Food so far

So far, so good!

For breakfast, our hotel buffet had a variety of American and what I would assume to be local food. There were hot omelets, American pancakes, cheese, turkey, sliced fruit, cocoa balls (which I learned to be Cocoa Puff cereal), granola, milk, hot naan-type bread, croissants, and so much more. The juices were a bit disappointing, however. The big pitchers labeled as cherry juice, apricot juice and apple juice seemed more like cherry koolaid, apricot soda and apple drink. The apple drink tasted like fake sweetener. But overall, with such variety, it was easy to put together a complete meal.

For lunch today we ate at a local restaurant, where we were surrounded by almost all women. Bek never explained why there were no men (I would assume it's because they were all working) but he did explain that it's a social tradition that women get together and all pitch in to buy a meal together to hang out. One woman makes the reservation, then the rest all pitch in to pay. The women at the tables were all chatting or showing their purchased goods to one another that they scored at the market. A few had children with them, but mostly it was just women between 30 and 90 years old having a social lunch. Nothing out of the ordinary, really.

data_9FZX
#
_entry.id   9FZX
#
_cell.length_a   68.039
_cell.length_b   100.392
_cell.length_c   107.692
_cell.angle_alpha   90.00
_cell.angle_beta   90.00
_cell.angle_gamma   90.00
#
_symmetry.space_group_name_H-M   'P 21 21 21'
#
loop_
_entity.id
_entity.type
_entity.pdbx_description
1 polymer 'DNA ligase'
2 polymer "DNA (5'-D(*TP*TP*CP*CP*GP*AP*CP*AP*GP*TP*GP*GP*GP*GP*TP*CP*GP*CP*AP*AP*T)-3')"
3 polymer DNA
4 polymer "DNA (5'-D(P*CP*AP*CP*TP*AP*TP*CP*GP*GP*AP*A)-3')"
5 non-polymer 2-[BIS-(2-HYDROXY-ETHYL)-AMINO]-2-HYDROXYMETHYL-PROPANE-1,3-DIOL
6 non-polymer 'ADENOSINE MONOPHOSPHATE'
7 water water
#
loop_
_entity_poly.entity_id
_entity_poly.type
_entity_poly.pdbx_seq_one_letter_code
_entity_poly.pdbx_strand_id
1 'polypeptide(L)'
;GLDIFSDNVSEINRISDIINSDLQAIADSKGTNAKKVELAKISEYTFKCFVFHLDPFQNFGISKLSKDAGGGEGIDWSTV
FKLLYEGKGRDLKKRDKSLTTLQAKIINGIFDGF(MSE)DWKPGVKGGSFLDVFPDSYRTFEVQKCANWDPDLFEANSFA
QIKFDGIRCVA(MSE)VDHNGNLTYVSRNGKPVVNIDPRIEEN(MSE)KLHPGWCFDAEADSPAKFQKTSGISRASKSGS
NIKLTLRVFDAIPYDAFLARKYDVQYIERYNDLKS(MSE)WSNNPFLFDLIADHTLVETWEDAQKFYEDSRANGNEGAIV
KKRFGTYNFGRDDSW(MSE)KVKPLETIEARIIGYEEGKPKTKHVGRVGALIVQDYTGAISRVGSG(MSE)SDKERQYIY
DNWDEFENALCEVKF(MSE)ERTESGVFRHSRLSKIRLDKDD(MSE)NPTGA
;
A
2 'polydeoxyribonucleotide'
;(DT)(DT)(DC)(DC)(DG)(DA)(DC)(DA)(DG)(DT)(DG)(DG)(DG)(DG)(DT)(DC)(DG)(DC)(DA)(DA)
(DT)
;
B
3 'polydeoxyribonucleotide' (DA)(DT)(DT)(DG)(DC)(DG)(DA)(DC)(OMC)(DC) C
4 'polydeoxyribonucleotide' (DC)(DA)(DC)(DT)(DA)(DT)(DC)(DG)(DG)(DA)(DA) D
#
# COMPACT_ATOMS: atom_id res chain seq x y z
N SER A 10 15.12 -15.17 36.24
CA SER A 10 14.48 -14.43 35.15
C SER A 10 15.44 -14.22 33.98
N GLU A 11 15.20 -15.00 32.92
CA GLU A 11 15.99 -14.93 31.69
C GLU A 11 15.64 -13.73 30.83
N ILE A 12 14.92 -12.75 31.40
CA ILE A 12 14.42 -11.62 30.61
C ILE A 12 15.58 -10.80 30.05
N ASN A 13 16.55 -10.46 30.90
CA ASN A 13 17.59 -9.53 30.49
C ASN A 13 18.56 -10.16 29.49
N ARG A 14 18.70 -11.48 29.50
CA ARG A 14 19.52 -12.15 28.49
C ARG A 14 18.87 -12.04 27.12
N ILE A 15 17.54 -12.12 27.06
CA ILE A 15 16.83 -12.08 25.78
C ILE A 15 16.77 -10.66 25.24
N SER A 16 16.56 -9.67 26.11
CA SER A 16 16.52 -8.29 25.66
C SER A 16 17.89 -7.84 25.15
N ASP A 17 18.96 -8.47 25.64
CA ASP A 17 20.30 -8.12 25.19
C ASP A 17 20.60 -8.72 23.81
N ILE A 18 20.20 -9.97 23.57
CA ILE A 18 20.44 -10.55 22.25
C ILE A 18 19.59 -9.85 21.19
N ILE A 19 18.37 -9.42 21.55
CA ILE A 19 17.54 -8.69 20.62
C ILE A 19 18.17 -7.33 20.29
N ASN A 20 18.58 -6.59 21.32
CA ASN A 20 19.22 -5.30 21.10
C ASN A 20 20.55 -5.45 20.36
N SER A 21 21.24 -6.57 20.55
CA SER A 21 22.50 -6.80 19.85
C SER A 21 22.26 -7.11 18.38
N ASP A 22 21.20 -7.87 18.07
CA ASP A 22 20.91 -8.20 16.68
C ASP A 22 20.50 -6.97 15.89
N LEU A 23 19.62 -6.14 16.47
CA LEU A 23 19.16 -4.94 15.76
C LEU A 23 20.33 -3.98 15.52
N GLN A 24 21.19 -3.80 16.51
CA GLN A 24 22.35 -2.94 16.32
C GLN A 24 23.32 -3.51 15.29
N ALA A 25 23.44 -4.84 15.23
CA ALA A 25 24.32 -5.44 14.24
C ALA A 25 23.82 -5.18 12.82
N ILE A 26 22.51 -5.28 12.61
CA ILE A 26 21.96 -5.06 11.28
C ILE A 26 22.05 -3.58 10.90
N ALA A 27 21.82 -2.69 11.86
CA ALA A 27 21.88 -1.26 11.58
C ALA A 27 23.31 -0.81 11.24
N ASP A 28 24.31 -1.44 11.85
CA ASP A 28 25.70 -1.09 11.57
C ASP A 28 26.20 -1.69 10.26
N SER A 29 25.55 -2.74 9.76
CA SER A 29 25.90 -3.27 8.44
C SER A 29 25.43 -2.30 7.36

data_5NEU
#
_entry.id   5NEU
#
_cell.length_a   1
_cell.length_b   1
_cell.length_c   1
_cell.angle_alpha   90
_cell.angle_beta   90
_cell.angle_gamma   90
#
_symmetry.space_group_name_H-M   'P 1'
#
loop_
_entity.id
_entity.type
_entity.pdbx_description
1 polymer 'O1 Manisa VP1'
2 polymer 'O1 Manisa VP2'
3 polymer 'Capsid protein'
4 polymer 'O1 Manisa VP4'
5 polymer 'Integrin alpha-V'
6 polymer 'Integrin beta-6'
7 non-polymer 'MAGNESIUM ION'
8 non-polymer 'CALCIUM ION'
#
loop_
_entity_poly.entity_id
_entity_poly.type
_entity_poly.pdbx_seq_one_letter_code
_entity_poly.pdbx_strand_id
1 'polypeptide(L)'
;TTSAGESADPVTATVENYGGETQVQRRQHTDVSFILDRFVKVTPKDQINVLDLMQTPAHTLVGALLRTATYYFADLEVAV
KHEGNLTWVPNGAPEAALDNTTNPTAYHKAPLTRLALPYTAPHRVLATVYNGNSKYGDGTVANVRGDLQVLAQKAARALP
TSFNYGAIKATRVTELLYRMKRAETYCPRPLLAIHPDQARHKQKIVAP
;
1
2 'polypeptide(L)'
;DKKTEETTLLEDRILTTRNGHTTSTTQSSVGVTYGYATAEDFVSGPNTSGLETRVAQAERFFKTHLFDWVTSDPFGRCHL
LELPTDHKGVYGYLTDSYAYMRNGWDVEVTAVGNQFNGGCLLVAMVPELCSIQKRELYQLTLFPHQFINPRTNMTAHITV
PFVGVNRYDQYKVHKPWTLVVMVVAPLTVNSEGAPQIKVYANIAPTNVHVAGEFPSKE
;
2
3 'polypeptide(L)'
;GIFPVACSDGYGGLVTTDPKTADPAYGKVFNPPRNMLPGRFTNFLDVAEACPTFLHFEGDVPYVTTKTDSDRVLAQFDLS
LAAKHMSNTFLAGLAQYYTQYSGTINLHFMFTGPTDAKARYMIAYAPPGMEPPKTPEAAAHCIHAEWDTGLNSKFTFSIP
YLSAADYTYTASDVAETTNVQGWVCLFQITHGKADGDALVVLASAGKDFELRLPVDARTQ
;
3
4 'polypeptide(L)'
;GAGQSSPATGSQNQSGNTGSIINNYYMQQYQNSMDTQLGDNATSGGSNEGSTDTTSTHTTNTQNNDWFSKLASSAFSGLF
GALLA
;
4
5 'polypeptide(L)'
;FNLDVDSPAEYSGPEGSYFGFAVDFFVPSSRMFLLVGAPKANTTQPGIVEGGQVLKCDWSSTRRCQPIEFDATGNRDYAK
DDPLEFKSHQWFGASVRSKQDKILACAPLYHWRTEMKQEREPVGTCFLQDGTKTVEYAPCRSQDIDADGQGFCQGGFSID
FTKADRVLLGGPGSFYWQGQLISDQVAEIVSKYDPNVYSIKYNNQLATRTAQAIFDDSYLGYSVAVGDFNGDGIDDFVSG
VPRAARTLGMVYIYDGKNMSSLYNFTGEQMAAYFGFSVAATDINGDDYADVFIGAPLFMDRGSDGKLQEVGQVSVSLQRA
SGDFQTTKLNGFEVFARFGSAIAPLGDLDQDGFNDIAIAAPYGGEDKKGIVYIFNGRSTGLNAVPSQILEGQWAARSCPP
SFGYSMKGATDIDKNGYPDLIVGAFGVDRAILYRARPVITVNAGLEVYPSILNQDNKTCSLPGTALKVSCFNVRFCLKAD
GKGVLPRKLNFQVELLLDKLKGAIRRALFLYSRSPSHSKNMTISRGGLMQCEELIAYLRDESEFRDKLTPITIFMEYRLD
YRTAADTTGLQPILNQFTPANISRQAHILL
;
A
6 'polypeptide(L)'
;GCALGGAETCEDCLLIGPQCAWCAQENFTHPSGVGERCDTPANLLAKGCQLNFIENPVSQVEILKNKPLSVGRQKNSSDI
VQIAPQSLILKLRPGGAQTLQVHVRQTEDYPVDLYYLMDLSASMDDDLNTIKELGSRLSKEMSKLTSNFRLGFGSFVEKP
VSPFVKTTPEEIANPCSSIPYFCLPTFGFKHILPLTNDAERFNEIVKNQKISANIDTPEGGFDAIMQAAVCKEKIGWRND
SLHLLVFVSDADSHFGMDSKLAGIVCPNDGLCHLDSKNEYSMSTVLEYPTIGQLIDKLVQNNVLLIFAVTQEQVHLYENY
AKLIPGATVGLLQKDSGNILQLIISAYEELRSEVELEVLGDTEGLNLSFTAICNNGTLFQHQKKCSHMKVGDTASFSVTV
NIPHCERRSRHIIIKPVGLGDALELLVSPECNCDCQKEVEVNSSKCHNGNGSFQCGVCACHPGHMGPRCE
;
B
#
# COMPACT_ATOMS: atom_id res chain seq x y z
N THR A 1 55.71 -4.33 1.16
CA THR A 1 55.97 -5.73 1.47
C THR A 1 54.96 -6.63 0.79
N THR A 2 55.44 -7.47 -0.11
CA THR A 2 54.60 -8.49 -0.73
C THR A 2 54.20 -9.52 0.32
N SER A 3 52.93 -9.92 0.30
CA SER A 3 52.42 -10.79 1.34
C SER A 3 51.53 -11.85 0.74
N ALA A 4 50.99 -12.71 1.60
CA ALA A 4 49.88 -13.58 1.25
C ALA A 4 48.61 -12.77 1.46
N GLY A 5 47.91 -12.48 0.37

At the restaurant we ate the most delicious bread ever. It was warm and soft and like a donut with a flattened part in the center. We were then served meat dumpling soup, and then fried cod, much like fish and chips without the chips. Then for dessert we each had a huge slice of coconut-caramel-chocolate cake, which was almost bigger than our fish portions, and of which I ate almost none, since it was so rich.

I told Ben that we were talking about horse meat and how it's so common here. He asked if anyone was opposed to it or had any issues. "Because we have a huge horse meat feast planned in Almaty."